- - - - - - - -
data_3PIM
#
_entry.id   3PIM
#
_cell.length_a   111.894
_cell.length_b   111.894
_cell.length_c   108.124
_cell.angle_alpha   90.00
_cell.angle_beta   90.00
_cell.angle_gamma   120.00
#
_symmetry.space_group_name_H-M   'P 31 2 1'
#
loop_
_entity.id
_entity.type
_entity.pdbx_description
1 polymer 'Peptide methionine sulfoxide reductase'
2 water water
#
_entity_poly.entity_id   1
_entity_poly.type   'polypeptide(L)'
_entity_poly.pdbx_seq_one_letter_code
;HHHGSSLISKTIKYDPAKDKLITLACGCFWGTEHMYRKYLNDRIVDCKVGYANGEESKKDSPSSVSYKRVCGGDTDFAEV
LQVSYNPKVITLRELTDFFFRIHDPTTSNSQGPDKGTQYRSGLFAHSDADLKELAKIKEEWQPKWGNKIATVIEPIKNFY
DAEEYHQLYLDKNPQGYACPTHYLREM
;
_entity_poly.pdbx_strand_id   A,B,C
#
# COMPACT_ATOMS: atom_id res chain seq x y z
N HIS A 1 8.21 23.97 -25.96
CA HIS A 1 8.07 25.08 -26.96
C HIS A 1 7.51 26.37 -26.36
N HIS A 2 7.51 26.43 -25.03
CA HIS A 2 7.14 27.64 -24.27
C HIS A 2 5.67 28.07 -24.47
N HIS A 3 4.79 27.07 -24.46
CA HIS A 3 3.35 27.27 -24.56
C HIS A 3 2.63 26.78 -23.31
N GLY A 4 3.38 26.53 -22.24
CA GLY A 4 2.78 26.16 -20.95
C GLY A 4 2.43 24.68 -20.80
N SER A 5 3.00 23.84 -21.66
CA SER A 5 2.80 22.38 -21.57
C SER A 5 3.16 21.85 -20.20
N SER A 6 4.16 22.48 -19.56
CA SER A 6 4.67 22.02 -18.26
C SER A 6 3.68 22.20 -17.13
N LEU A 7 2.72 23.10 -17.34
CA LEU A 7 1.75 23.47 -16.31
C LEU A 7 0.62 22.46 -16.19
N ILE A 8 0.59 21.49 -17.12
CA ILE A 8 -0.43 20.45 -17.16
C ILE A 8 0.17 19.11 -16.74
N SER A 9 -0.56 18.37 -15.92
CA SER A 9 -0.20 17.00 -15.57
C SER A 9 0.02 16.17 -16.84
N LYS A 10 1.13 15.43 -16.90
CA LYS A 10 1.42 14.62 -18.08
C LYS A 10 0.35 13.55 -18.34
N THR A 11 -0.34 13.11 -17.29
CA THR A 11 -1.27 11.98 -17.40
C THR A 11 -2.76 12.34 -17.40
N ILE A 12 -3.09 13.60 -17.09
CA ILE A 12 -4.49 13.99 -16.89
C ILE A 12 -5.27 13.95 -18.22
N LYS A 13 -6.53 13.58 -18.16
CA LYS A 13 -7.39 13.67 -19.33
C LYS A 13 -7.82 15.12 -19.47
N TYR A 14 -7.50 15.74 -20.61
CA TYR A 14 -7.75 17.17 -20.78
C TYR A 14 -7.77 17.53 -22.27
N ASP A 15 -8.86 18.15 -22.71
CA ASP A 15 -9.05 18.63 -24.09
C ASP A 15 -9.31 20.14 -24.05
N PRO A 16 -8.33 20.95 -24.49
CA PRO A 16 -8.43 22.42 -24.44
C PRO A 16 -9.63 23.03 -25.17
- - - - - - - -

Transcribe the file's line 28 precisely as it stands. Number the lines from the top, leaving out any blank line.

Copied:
_entity_poly.pdbx_strand_id   A,B,C